Category Archives: Christianity

The Elusiveness of Truth

Trump is again demonstrating his alienation from what most of us know as “truth.”  He foolishly claimed a few days ago that he and Vladimir Putin discussed a joint cyber security unit but was immediately confronted with how the rest of us saw this as complete nonsense.  So he changed his tune yesterday, suggesting…and I paraphrase…”You must not take me literally.”  His handlers found the temerity to challenge him privately and let him know just how completely inane and foolish a “cyber security unit” with the Russians sounds.

Trump definitely believes in “truth” but he reserves the prerogative of getting to define the notion without reference to what others think.  He sees “truth” as a static quality and to him it amounts to whatever whim and fancy courses through his brain.  He reserves the prerogative of defining the term…and all other terms…without regard to how the notion is seen in the context that he lives in, that context which most of us call “reality.”  This arrogance resonates with many of his followers who also see truth as a static quality, some “thing” which they have certainty about without any consideration to the rest of us.

I increasingly believe in “truth” and I even have the temerity to spell it out as “Truth.”  But this Truth is an elusive quality which can best be described as a process, a “process” which the Christian tradition sees as a person, illustrated with the words of Jesus, “I am the Way, the Truth, and the Life.”  But this “Truth” lies deep in our hearts and, while always seeking expression, it denies the objectification that would permit any mortal to say that he owns it, objectively.  Those who claim to know “the Truth” objectively always do so with a certainty, a certainty which always betrays itself in real time as specious.

Here I wish to let poet Carl Sandburg present this notion beautifully in a poem entitled, “Who am I?”

My head knocks against the stars.
My feet are on the hilltops.
My finger-tips are in the valleys and shores of
universal life.
Down in the sounding foam of primal things I
reach my hands and play with pebbles of
destiny.
I have been to hell and back many times.
I know all about heaven, for I have talked with God.
I dabble in the blood and guts of the terrible.
I know the passionate seizure of beauty
And the marvelous rebellion of man at all signs
reading “Keep Off.”
My name is Truth and I am the most elusive captive
in the universe.

Shakespeare and Jesus Heard the Same Call!

Shakespeare’s wisdom in Sonnet 46, “Within be rich, without be fed no more,” brought to my mind the teachings of Jesus who clearly understood the presence of a dimension of life that most people are oblivious to which He called the kingdom “within.”  The “call” of this inner voice that Jesus heeded, as did Shakespeare and many others, can easily be misunderstood as purveying an “us” vs. “them” paradigm in spirituality—“some of us have heard the call, the rest of you haven’t.”  The temptation of this egoic arrogance always presents itself to those who have heard this “call,” for the ego loves the knowledge that it is special and others aren’t.  There is a certain intoxication to ferreting out truth in literature…or in life in general…and realizing that most people do not see or understand this “truth.”  And that awareness is understandable if one can avoid the temptation of then sitting in judgment of those who view life in more prosaic terms.  Jesus recognized there were distinctions in his world but he did not subscribe to the temptation of bifurcating his world neat categories of “us” and “them, or “right” and wrong,” or even “saved” and “unsaved.”  Those who insists on this bifurcation have been intoxicated with binary thinking and cannot see beyond this limited view of the world.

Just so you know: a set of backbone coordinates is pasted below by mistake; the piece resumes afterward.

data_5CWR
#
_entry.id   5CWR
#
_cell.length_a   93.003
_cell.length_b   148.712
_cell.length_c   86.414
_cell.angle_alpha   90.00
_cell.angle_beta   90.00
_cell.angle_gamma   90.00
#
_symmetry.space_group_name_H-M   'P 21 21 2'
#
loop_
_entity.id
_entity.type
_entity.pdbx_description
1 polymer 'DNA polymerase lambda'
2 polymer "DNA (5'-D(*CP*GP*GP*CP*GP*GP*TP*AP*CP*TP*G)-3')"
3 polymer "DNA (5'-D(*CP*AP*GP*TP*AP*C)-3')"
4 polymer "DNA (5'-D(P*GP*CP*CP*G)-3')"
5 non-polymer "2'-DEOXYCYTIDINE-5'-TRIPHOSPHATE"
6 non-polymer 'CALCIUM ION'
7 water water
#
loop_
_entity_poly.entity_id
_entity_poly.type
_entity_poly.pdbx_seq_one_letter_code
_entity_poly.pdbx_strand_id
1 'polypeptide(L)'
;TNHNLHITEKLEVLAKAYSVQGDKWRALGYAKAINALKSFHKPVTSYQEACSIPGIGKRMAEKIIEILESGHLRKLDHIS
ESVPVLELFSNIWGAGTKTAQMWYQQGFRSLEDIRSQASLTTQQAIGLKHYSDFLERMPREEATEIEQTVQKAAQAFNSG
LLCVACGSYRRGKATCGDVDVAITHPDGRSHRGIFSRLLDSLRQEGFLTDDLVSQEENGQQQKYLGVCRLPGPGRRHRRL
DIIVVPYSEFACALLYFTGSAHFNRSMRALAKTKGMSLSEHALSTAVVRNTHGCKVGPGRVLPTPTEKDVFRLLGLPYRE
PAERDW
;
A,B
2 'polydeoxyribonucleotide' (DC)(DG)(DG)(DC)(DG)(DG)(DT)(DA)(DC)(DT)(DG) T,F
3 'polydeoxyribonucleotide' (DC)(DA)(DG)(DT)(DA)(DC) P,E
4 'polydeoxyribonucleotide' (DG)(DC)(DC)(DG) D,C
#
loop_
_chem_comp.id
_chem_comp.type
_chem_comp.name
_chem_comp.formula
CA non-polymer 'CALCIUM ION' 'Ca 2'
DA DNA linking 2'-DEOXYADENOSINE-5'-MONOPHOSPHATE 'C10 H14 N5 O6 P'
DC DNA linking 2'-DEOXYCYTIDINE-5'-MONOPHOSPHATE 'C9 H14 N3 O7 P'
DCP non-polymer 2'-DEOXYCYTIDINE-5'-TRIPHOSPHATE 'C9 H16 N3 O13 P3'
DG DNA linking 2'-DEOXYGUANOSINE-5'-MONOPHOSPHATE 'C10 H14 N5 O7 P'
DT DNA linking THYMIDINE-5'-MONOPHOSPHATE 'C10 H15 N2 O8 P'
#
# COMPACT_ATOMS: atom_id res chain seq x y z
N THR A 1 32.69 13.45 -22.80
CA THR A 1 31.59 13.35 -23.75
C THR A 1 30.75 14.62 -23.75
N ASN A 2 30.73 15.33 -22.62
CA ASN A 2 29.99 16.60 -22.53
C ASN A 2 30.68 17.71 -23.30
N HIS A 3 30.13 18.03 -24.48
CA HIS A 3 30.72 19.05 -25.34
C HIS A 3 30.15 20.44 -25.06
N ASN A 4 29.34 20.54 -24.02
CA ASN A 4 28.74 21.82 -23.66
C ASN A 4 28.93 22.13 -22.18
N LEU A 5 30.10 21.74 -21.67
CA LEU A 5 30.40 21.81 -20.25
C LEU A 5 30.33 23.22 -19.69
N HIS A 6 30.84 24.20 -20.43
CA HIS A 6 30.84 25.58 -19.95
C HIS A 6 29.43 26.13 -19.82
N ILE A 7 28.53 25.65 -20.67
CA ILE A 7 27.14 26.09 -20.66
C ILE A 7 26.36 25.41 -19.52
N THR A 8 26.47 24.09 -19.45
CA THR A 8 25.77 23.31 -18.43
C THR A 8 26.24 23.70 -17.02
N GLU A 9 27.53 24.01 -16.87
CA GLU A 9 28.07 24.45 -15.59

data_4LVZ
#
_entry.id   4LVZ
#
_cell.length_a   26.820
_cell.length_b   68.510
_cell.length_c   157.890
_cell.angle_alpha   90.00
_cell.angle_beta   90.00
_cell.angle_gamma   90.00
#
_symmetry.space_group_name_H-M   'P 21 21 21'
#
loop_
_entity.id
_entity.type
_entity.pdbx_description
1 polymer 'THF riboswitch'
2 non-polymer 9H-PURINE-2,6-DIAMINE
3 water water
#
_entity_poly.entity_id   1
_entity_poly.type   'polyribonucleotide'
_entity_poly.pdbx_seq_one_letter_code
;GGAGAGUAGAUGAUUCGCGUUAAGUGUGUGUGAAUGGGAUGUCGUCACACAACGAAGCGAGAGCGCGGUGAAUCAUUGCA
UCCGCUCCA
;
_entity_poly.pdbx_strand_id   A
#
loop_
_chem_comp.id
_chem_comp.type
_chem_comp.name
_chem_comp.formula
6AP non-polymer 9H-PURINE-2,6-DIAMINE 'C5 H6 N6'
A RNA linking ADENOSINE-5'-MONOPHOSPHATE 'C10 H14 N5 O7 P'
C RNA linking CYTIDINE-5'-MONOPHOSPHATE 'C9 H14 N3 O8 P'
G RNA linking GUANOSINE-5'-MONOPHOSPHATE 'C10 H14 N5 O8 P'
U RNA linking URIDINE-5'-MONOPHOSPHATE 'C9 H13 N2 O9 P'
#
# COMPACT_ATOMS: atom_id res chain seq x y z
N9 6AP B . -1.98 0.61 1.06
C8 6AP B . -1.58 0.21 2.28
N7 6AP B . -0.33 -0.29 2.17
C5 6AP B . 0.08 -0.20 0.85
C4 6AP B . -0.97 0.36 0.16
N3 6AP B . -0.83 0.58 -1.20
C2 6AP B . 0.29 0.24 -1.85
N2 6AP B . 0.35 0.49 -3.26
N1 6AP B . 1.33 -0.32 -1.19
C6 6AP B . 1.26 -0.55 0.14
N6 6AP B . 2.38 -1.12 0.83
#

Let me illustrate from the ministry of Jesus in Matthew ch. 11.  He and his disciples were walking along the shores of Gallilee one morning and one of them wanted to delay heeding the call to follow Jesus, explaining that he needed to first go bury his father.  Jesus responded with, “Follow me, and let the dead bury the dead.”  In my youth, I understood this to mean that Jesus was saying that those who did not heed his call were “dead” in the sense they were “lost and going to hell.”  My understanding at that time was that Jesus was promulgating a cognitive gospel, a set of teachings to which one could merely intellectually assent and then take comfort in knowing that he had done so.  But the Truth that Jesus offered when he said, “Come follow me” was not offered in any creed or body of dogma but in a relationship that his ministry and the whole story of his Incarnation was an elaboration of in terms of flesh and blood, i.e. “human life.”  “Come follow me” did not mean to Jesus, “Come tag along behind me and be one of my groupies” but “Come follow me” and participate in a relationship with a spiritual Presence that I have embraced, one that can include you and one that does not emphasize “ex-clusion.”  His message was one of “in-clusiveness, not “ex”-clusiveness which has been the tradition in Western Christianity, especially Protestantism.   By describing those who were not following him that day as “dead”, those who were busying themselves with the important responsibility of burying a dead man, Jesus was not condemning them to exclusion from the Kingdom but merely telling the hesitant follower that a more important responsibility was beckoning him that morning.  Those left behind, dutifully “chopping wood, carrying water” are equally covered by God’s grace and those who consider themselves so spiritually “sublime” as to think that those with a different, “less enlightened” lot in life are “lost and going to hell” are not reading the gospel closely. Truth, when embodied and not merely an idea, offers unity, not disunity.  “Oh God, guard me from those thoughts men think in the mind alone.  He who sings a lasting song will think in the marrow bone.” (W. B. Yeats)